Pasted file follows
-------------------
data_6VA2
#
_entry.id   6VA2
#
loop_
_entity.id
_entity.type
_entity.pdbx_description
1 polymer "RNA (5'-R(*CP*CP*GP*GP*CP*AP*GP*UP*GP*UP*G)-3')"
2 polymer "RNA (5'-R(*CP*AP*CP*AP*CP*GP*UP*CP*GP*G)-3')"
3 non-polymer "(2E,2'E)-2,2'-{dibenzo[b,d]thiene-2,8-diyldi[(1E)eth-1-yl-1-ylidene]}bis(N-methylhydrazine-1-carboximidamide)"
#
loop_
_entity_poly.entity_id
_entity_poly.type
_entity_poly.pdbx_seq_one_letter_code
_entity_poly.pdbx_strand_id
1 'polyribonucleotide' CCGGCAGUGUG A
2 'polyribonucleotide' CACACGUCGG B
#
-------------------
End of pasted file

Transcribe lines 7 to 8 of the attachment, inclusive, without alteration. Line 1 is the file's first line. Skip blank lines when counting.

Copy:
_entity.type
_entity.pdbx_description